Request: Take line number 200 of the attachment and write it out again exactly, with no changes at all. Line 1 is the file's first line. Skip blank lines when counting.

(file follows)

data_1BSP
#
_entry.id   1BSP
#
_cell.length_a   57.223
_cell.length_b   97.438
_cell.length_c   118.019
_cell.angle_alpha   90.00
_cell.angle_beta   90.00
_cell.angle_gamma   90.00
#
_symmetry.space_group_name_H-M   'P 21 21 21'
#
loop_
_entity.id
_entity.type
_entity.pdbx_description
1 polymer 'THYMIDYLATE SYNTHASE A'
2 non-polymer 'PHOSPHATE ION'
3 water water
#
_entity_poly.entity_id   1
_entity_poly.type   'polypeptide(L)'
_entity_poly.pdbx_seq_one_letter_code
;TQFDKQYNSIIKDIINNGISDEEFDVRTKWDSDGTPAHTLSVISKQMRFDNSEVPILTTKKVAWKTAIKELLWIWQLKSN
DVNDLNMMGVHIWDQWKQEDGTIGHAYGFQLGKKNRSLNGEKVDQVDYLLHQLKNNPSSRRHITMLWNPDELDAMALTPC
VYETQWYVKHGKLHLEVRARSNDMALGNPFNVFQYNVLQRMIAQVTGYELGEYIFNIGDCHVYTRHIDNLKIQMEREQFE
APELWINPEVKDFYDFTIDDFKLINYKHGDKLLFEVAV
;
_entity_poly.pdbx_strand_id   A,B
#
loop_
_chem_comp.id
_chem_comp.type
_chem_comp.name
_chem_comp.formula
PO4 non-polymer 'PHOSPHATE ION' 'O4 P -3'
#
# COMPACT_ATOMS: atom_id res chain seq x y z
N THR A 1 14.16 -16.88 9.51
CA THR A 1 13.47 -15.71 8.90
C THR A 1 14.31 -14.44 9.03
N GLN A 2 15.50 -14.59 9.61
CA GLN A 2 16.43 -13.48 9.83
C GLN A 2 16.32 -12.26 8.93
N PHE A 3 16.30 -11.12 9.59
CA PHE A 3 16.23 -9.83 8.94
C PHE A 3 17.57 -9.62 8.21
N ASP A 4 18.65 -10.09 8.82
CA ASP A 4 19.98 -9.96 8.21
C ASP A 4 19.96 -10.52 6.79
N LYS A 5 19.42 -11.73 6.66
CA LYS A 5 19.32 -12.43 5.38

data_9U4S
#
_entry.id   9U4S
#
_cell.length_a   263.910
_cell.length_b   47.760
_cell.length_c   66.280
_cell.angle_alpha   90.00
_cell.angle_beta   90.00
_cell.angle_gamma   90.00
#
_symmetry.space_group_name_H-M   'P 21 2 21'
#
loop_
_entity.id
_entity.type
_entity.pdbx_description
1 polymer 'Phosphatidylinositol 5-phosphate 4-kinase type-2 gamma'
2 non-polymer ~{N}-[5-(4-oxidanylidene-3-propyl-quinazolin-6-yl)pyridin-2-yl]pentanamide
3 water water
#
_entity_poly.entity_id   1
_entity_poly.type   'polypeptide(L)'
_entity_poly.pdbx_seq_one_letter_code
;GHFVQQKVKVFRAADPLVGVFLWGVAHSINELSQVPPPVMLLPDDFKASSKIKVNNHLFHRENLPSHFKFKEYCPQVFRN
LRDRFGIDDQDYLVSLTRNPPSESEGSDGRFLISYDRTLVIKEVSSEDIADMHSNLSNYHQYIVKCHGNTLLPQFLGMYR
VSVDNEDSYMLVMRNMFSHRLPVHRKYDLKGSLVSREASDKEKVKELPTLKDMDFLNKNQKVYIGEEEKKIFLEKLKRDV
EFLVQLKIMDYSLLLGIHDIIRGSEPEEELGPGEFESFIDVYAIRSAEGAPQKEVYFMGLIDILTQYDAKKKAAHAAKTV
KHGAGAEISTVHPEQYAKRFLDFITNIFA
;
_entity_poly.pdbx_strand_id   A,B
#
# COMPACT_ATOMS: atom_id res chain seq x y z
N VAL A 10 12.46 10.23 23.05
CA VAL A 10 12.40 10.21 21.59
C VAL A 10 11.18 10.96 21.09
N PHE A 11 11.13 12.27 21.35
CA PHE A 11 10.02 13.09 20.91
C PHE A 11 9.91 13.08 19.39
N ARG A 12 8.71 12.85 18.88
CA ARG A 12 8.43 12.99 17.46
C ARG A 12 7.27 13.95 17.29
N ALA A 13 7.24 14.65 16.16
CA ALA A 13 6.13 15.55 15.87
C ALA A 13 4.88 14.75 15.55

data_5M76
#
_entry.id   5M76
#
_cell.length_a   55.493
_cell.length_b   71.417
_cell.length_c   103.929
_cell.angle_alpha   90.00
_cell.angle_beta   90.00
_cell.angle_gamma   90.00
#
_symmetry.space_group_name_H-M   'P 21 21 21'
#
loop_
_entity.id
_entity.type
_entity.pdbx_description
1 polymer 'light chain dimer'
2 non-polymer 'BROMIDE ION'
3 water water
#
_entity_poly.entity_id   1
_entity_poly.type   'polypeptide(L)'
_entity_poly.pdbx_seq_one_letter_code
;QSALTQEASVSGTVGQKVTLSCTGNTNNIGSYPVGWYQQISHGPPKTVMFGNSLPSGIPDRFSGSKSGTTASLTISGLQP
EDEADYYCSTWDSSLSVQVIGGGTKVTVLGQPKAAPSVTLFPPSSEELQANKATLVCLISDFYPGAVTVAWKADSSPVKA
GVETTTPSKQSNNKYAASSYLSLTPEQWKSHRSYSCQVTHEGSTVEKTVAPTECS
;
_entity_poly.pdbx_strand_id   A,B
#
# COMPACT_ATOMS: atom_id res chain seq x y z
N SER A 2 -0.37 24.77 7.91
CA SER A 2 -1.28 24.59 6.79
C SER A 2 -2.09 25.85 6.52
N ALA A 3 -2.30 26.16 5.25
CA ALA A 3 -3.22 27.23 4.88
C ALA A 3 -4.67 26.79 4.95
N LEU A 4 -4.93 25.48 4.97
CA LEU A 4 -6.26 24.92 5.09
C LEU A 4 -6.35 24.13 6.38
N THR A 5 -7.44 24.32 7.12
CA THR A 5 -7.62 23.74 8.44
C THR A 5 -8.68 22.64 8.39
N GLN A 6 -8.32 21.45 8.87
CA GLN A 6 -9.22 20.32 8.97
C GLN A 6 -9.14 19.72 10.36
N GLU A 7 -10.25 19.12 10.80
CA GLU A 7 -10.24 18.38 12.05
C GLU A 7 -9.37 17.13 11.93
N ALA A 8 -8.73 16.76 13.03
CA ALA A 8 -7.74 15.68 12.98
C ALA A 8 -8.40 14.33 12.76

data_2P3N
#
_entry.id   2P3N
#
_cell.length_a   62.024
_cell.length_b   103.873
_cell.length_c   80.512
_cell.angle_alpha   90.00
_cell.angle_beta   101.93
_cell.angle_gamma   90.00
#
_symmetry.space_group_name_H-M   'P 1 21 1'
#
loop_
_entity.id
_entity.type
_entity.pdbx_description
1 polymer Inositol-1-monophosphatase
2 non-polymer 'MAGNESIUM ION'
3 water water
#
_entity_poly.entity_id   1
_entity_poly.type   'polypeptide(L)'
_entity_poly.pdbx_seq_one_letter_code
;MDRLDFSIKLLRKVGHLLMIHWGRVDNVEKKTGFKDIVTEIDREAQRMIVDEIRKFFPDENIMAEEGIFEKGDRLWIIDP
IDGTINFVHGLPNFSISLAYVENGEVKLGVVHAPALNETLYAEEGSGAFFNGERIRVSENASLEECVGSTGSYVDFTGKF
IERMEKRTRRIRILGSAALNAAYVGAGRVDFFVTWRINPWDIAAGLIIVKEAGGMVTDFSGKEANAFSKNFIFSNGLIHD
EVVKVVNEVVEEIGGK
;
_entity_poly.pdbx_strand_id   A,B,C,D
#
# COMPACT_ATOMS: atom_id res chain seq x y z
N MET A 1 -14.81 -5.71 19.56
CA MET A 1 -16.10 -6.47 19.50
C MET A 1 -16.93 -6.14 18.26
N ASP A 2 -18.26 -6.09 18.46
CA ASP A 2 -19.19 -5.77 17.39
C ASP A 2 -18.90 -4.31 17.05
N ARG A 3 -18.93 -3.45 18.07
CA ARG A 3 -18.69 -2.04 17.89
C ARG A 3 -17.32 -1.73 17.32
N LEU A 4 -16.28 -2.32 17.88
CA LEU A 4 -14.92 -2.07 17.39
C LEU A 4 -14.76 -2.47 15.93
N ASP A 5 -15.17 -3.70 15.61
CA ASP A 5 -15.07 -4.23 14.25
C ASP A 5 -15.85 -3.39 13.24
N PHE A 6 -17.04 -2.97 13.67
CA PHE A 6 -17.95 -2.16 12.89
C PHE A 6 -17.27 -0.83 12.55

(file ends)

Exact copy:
C PHE A 6 -17.27 -0.83 12.55